Read the Recap, Skip the Show
September 20 - October 25, 2014
Curated by Tom Marquet
Guest Spot @ THE REINSTITUTE is proud to present a group exhibition curated by Tom Marquet, Read the Recap, Skip the Show. The exhibit opens Saturday September 20, 2014 the work will be on view through October 25, 2014. The opening reception will be held Saturday September 20, 2014 from 7pm-10pm.
Paul Gagner, Jeremy August Haik, Margo Benson Malter, Heather McKenna, Björn Meyer-Ebrecht, Joe Nanashe
Read the Recap, Skip the Show explores the idea of treating secondary sources as primary texts, simultaneously aggrandizing and displacing the initial objects of admiration or critique. In a sense, this is the double agenda of any artwork which directly speaks of and to another artwork, to both point at something and make the pointing finger the subject of its own gesture. This gesture is accompanied by a sense of historical belatedness, a sense that a golden age of sorts has passed. The show is over. This is just the recap.
There is too much art, too much to read, but mostly there is too much TV. The Conversation to keep up with and not enough time for it, because while we were watching the object of conversation, we were busy talking. We were outraged or bored and sharing as it happened with peers or with strangers, but in any case, in no condition to recall what we were responding to. So in the morning, we turn to the box score of entertainment, the recap, to remind ourselves what we reacted to last night.
The recap is not exactly a review, not so much the work of a critical “I” offering advance warning as the work of a collective first person, enacted by one voice, but reflective of many. This is what we saw, right? And this is what it meant, maybe?
Similarly, the works of art in this show look back, as if to process what it is to exist and make art in the wake of what they identify as transformative cultural moments. It is this sense of belatedness, combined with a kind of distillation, that defines the recap as a genre and underlies the works in this show.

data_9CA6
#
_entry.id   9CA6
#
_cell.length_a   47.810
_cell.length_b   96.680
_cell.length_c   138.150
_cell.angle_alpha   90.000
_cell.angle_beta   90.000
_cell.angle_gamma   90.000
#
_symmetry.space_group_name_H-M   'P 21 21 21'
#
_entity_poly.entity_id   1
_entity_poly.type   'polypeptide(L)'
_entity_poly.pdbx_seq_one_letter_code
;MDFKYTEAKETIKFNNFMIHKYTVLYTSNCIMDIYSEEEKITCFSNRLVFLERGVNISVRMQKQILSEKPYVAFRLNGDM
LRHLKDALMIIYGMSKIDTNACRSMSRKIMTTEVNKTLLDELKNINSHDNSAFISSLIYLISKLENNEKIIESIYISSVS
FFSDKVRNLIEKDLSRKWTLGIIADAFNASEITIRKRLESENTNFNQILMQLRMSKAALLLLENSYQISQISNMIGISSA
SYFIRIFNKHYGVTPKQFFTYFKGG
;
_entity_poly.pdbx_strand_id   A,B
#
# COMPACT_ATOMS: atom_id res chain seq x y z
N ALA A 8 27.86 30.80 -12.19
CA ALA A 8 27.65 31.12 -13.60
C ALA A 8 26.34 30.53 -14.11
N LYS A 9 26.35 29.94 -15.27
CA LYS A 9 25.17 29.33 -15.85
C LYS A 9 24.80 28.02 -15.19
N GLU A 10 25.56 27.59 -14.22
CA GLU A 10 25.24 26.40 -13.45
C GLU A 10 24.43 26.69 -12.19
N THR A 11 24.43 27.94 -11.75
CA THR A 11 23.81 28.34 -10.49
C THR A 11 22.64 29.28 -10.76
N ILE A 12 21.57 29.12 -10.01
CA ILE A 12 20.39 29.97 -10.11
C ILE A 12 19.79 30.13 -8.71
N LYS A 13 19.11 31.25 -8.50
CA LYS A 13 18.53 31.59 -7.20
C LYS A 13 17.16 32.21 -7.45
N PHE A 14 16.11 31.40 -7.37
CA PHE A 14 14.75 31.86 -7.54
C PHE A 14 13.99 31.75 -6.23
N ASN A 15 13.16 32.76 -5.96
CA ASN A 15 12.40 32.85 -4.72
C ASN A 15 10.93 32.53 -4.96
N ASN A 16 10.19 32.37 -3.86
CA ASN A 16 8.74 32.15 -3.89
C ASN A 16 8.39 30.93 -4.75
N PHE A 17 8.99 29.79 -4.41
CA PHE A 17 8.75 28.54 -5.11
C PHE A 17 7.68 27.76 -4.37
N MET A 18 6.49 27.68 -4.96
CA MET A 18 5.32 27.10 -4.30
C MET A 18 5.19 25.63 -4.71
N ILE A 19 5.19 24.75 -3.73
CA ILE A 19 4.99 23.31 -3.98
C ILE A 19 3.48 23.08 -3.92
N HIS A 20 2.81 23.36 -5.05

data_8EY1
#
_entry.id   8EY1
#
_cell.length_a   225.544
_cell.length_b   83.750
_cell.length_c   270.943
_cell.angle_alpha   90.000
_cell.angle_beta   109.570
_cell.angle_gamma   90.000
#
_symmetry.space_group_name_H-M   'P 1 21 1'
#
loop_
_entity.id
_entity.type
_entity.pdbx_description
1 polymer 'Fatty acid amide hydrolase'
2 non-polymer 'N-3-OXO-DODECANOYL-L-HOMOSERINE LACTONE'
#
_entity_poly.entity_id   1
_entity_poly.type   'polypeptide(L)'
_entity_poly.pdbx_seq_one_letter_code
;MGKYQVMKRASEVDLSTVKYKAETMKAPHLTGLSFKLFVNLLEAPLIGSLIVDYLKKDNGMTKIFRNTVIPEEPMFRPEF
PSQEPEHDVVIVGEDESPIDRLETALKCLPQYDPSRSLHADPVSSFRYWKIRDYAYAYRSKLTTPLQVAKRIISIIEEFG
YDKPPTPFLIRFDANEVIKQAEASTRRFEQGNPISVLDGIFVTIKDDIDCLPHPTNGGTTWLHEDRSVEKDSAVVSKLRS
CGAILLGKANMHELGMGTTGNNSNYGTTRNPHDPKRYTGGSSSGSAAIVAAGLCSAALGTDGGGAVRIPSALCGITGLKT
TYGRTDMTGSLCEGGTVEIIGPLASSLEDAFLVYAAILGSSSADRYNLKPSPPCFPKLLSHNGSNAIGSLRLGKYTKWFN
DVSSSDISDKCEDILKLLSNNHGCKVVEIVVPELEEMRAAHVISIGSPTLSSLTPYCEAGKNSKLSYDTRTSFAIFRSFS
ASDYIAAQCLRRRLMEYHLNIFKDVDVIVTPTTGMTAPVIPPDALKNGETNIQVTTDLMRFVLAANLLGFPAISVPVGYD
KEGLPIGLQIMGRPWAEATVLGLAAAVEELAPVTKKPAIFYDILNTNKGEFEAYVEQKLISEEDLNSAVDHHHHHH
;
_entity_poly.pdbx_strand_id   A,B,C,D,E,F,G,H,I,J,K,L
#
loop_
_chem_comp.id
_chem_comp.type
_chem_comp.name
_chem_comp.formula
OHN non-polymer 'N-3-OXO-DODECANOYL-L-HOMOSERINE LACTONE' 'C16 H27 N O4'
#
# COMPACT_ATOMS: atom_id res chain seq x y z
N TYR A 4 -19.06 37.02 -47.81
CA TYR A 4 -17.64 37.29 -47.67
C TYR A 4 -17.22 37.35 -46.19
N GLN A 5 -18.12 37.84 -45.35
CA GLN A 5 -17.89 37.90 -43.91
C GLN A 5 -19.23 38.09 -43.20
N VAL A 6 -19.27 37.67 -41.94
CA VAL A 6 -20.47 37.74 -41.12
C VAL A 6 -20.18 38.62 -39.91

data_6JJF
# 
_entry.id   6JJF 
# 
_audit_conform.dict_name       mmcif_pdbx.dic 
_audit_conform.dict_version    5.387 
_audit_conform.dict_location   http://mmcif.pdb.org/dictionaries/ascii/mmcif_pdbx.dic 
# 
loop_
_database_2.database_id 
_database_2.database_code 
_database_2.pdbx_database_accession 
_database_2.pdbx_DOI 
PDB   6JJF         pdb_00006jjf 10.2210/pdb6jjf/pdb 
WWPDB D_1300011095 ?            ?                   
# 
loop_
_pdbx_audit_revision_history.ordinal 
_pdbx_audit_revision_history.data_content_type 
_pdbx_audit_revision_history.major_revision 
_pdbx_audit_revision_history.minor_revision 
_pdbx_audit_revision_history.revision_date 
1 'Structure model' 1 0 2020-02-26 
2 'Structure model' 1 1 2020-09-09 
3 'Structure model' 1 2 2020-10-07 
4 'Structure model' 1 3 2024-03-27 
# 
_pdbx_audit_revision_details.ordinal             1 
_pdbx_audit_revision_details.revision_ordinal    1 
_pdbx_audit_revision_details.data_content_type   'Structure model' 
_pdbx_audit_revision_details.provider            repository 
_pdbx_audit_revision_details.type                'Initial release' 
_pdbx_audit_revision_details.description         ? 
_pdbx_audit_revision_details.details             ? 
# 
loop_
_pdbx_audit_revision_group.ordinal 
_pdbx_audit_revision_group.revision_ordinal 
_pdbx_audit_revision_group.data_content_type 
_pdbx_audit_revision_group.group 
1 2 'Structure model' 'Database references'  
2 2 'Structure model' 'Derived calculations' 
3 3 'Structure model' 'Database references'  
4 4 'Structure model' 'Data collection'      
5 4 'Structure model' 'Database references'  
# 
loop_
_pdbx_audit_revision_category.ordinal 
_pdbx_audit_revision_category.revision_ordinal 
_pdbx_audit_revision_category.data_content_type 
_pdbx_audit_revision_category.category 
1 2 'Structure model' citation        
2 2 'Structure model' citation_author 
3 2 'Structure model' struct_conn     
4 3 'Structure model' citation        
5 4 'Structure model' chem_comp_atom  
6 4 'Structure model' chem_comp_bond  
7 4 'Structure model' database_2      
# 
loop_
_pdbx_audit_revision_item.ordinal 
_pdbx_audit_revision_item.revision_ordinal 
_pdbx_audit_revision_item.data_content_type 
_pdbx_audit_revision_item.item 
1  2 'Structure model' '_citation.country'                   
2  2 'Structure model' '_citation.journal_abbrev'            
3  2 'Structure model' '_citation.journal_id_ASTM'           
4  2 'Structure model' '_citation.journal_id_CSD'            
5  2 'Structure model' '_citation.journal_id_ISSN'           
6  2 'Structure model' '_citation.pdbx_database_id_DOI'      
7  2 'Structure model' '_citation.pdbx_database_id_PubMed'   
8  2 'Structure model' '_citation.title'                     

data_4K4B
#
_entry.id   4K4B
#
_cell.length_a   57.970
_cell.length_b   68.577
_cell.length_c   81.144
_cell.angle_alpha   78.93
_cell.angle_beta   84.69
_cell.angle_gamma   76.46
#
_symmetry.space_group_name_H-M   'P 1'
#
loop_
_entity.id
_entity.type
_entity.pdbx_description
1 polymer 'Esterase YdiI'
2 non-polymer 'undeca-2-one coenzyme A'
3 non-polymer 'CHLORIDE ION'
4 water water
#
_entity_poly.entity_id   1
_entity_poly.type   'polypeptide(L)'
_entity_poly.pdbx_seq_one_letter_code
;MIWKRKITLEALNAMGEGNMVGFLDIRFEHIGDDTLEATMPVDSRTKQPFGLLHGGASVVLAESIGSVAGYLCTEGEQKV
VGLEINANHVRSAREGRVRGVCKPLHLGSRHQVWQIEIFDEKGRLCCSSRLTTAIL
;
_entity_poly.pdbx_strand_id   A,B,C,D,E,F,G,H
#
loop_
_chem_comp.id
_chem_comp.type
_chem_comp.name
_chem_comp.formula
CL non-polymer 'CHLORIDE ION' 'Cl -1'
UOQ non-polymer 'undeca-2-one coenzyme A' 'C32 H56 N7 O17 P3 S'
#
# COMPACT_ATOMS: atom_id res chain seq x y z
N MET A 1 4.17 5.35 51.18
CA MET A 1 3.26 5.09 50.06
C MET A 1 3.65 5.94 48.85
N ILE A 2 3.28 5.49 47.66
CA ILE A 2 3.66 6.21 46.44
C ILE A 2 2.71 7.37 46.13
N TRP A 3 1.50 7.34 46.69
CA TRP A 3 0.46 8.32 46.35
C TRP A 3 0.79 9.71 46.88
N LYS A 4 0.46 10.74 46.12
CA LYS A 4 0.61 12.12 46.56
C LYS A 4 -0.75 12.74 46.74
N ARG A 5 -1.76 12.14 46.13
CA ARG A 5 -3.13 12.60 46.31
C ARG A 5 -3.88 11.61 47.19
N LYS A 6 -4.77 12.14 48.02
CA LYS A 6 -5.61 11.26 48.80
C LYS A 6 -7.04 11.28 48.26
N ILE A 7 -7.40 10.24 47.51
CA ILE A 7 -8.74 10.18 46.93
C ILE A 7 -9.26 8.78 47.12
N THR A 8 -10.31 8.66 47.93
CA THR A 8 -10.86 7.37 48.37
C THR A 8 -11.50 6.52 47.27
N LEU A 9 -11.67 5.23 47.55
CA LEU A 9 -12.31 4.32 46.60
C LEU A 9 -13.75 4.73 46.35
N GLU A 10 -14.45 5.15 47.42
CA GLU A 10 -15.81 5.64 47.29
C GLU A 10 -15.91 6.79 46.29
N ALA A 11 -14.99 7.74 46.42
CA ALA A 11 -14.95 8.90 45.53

Paul Gagner’s paintings contextualize the outcomes of process-based abstraction to consider what happens when the romantic part of the process is over; when the work goes up on someone else’s wall, or in storage behind someone else’s sculpture. This is a particularly fraught question for painting, simultaneously the most reliable signifier of art to the world in general, and within the art world, a perennially suspect form for its visible proximity to commodification, as seen in recent laments about zombie formalism and “crapstraction”. Beginning with process, these works remind us to step back from the work and reconsider the wall it hangs on.
In Jeremy August Haik’s A Unique and Non-Repeatable Science, scraps of art historical texts and manuals of color theory evoke a kind of post-pedagogical moment, in which accepted historical accounts are unsettled, and the most pragmatic of documents can be considered in terms of their poetic effects. While events and arguments can be collated and compared, their meaning is up for grabs.
Margo Benson Malter collects banner ads, the scrap material of the internet, and, through digital printing, outputs them as fabric, for use in quilts and soft sculptures. Echoing the traditional role of scrap material in the production of quilts, she produces objects that reference the forms of family heirlooms and canonical art works, perversely enabling our memory of our least favorite parts of the internet.
Heather McKenna’s not what it is but how it is situates sculptural objects in ambiguous spaces, destabilizing our sense of scale and spatial relations. Not documents but works themselves, these images trade the literal space and texture of sculpture for its depiction, displacing the primacy of the objects by doing things only photographs can do, and, by repeating objects from one image to the next, suggesting relations between the objects which shift over time.
Björn Meyer-Ebrecht makes foundational works of modernist architectural theory into totems, covers faced out for veneration as much as reading, on strikingly precarious shelf structures that visually echo notions of modern design. Their aggressively inefficient use of space to display singular titles echoes not only the form of the altar, but also of retail, in which singularity of the thing for sale is part of the sales pitch, but their isolation leaves these books looking uncomfortably poised on their pedestals.
In 3xlady3x, Joe Nanashe creates a portrait of Lionel Richie as a performer trapped in the act of his own recapping, as each of his performances both echoes an earlier one and prefigures the performance to come. Much like the recap, each later performance tells us the relevant events of the song, but devoid of the spectacular nature of the earliest performance, (the most recent being an oddly business-casual rendition of Three Times a Lady). We are left with a performer performing that song that we know him for performing.